Friday, May 29, 2015

Who Failed Richard Bragg II?

That’s the question being asked by the people who knew him and perhaps even more by those who didn’t, people like my friend and fellow advocate who has taken it upon herself to make sure that his body does not remain unclaimed.   Kim, a total stranger who cared simply because he was another human being who deserved to “be claimed”, reminds us that, as in the Legend of the Starfish, “each one matters”.   Her compassionate response to the death of this young man demonstrates how everyone has someone who cares about them.  However, an opinion still held by some is that people who die from addiction are “those people” who have no one who loves and cares about them and that society will just be that much better off if they die.  Not so.  Thank you, Kim, for contradicting this stereotypical view and reminding us of our humanity.

In the process of making arrangements for a memorial, some tragic information has been revealed.  Richard had a heroin addiction that, according to a friend, he longed to recover from so that he could be a father to his children.  Like so many others, his disease resulted in multiple arrests and incarcerations.  There were 15 that were found.  That means there were at least 15 opportunities for him to get treatment for the disease that was killing him.  Fifteen times there could have been an intervention to redirect the life of Richard Bragg, 15 times that he could have been offered hope for recovery and instead was given another opportunity to continue in his disease.  Fifteen missed opportunities!   If there remains any doubt about incarceration not being treatment and that we cannot incarcerate ourselves out of the problem, Richard Bragg is the tragic proof!

So, who failed Richard Bragg?  Could it be a system that was never created or designed to treat a chronic, progressive, potentially fatal illness?   Why was this system ever expected to treat addiction?  Could it be because there has never been a standard of care for this chronic illness?  Could the reason for that be our archenemy, 'Stigma' and the accomplice 'Discrimination'?   Who can help rid society of these devastating and deadly detriments to recovery?  All of us!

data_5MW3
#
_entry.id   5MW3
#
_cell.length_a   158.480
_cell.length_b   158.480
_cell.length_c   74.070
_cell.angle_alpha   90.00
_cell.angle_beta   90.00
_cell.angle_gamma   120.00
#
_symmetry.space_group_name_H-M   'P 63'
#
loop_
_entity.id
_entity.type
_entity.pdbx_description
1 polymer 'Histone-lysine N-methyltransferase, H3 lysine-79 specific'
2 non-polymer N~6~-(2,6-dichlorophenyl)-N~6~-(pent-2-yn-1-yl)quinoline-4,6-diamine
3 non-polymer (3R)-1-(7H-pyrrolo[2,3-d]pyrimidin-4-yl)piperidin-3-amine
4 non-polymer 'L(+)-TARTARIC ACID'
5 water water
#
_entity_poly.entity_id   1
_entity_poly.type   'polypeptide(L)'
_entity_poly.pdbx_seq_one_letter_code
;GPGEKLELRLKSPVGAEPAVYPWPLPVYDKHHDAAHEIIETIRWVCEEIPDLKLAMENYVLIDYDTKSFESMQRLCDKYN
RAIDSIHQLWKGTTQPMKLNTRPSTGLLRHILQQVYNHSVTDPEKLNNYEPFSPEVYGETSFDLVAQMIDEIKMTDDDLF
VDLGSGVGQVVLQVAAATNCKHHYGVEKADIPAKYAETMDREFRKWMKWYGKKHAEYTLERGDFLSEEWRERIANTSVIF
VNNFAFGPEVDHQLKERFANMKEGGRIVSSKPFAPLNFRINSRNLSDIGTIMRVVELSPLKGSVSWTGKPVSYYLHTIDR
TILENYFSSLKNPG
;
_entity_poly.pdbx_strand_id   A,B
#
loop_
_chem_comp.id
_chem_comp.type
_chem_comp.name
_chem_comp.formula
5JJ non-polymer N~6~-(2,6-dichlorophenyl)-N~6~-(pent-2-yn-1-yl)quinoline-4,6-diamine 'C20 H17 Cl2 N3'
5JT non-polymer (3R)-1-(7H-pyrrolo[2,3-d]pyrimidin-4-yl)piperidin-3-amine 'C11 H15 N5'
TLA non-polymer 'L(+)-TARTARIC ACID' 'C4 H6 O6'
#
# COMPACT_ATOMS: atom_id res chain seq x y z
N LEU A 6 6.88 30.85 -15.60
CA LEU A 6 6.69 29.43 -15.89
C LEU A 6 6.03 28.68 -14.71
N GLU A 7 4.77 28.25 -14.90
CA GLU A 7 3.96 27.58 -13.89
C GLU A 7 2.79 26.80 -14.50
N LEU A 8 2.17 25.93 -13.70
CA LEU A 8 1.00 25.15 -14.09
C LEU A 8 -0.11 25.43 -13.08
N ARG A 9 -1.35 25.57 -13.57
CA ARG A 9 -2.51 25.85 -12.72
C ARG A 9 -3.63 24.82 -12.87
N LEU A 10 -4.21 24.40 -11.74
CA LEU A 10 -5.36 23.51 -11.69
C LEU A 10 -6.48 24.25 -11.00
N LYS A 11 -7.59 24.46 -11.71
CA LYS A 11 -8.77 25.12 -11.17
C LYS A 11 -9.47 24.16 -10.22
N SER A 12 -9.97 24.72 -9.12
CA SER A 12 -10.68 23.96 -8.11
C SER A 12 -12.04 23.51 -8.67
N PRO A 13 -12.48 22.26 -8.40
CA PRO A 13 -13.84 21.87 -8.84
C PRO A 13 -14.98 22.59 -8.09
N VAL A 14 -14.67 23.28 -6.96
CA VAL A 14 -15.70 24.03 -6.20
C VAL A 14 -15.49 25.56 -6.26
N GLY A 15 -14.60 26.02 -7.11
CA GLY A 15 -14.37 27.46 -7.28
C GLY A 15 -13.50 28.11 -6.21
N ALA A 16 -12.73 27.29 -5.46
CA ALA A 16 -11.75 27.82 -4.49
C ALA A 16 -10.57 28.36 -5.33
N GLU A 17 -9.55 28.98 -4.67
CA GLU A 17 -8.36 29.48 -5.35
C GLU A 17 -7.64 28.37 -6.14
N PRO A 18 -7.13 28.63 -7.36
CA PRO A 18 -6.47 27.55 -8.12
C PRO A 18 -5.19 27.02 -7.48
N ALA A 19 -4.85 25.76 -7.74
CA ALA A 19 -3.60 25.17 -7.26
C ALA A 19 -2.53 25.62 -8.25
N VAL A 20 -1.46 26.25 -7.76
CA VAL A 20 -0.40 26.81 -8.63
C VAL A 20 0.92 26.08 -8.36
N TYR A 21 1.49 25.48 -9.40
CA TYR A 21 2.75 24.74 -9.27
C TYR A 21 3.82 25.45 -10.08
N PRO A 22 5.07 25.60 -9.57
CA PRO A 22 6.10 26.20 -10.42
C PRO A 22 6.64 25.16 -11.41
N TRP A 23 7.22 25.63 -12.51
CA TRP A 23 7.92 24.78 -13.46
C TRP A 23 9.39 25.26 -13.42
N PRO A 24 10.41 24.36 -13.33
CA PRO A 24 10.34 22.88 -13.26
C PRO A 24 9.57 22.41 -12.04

What have we learned from Richard’s death?  I hope that his death sounds the alarm yet again of the importance of intervention on this disease for whomever, wherever and whenever possible.  Why?  Because each one does matter and it truly is a matter of life and death.  
Thank you, Richard, for reminding us of the work that still needs to be done and for giving us the inspiration to continue doing it.


Monday, May 25, 2015

National Rx Drug Abuse Summit

Four years ago, I attended the first National Rx Drug Abuse Summit in Florida.  It was an exceptional opportunity to connect with others who are dedicated to prevention, treatment and recovery for the disease of addiction.  I met some incredible individuals at that conference and got reconnected with others.  This year I was again able to participate in the Summit, this time, as a presenter in the Education and Advocacy Track.  What an honor and privilege!  Once again, there was an invaluable networking opportunity and so much more. 

The Summit is more than the networking, gathering of information and caliber of speakers who present in the General and Breakout Sessions, it's the overall climate of the Summit.   For me, it's a time of renewal and rejuvenation being surrounded by like-minded people.  It's encouraging and hopeful to hear comments like this one, reportedly from former U.S. Representative Patrick Kennedy, "We know what to do.  We need the political will to do it".   Another striking quote was, "The death rate is a fact.  Everything else is an inference", attributed to William Farr.  And then there is always the amazing Dr. Nora Volkow who spoke in the General Session on Wednesday.  I heard her speak of the issue at hand as not being a "novel problem" and therefore there was a "recipe for forgetting".  She said that what is needed are "sustaining efforts".  In my estimation this speaks to the need for advocacy.  There is no doubt in my mind that it will be  advocates who have the passion, purpose and persistence who will be able to maintain the power and strength to "sustain" the efforts.  

This is a mere sampling of the content that was presented at the Summit.  While there will be something lost in translation by reading power points and possibly viewing a video, the website, does allow for both.  If you have never had the opportunity of being at a conference where the disease of addiction is discussed in a spirit of hope for the future of prevention, treatment and recovery, I sincerely hope that it will soon be one of your memorable life experiences.

I will leave you with an incident that happened on my way from Atlanta to the next destination on our trip.  We had stopped for dinner and as I was cruising along the buffet line, I was touched on the shoulder by one of the servers who said, "I like your shirt".  This simple, yet greatly appreciated, compliment made what had been a very long day.  You see she was complimenting me on my Grateful Life Alumni Picnic t-shirt because of what was on the back of it, which reads: The mission of Transitions is to help individuals, families, and communities to break the cycles of substance abuse, family abuse, violence, crime and poverty. . .

This was yet another hopeful sign that society will one day value recovery, recovery from all kinds of ills.  I hope that I live to see that day. 

Until next time. . .